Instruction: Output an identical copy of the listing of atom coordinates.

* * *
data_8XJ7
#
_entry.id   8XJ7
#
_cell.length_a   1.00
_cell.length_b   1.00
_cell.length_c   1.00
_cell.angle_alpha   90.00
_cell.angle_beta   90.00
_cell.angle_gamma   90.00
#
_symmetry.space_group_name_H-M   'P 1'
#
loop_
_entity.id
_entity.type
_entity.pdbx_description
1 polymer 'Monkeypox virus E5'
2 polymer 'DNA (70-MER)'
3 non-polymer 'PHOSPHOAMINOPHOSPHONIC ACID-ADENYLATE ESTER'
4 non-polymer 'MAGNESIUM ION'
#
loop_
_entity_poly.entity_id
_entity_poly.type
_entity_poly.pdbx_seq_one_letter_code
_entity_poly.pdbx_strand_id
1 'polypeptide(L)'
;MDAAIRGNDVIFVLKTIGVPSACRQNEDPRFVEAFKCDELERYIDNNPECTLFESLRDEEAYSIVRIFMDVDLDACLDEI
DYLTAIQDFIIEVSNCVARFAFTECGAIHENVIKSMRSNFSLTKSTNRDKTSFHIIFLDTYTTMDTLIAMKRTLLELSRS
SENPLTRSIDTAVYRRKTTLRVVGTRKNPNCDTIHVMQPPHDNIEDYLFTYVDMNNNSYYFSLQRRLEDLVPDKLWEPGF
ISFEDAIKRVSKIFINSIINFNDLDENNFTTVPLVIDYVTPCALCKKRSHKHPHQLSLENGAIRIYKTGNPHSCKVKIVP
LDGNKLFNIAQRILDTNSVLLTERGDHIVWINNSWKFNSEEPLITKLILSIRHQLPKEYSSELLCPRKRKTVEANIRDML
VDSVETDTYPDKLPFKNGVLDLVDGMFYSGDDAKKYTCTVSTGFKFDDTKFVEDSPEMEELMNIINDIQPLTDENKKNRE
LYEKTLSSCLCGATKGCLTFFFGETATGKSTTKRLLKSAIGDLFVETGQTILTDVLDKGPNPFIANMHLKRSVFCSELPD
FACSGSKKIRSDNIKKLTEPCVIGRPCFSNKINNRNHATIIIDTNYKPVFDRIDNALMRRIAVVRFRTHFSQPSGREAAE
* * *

data_8XJ7
#
_entry.id   8XJ7
#
_cell.length_a   1.00
_cell.length_b   1.00
_cell.length_c   1.00
_cell.angle_alpha   90.00
_cell.angle_beta   90.00
_cell.angle_gamma   90.00
#
_symmetry.space_group_name_H-M   'P 1'
#
loop_
_entity.id
_entity.type
_entity.pdbx_description
1 polymer 'Monkeypox virus E5'
2 polymer 'DNA (70-MER)'
3 non-polymer 'PHOSPHOAMINOPHOSPHONIC ACID-ADENYLATE ESTER'
4 non-polymer 'MAGNESIUM ION'
#
loop_
_entity_poly.entity_id
_entity_poly.type
_entity_poly.pdbx_seq_one_letter_code
_entity_poly.pdbx_strand_id
1 'polypeptide(L)'
;MDAAIRGNDVIFVLKTIGVPSACRQNEDPRFVEAFKCDELERYIDNNPECTLFESLRDEEAYSIVRIFMDVDLDACLDEI
DYLTAIQDFIIEVSNCVARFAFTECGAIHENVIKSMRSNFSLTKSTNRDKTSFHIIFLDTYTTMDTLIAMKRTLLELSRS
SENPLTRSIDTAVYRRKTTLRVVGTRKNPNCDTIHVMQPPHDNIEDYLFTYVDMNNNSYYFSLQRRLEDLVPDKLWEPGF
ISFEDAIKRVSKIFINSIINFNDLDENNFTTVPLVIDYVTPCALCKKRSHKHPHQLSLENGAIRIYKTGNPHSCKVKIVP
LDGNKLFNIAQRILDTNSVLLTERGDHIVWINNSWKFNSEEPLITKLILSIRHQLPKEYSSELLCPRKRKTVEANIRDML
VDSVETDTYPDKLPFKNGVLDLVDGMFYSGDDAKKYTCTVSTGFKFDDTKFVEDSPEMEELMNIINDIQPLTDENKKNRE
LYEKTLSSCLCGATKGCLTFFFGETATGKSTTKRLLKSAIGDLFVETGQTILTDVLDKGPNPFIANMHLKRSVFCSELPD
FACSGSKKIRSDNIKKLTEPCVIGRPCFSNKINNRNHATIIIDTNYKPVFDRIDNALMRRIAVVRFRTHFSQPSGREAAE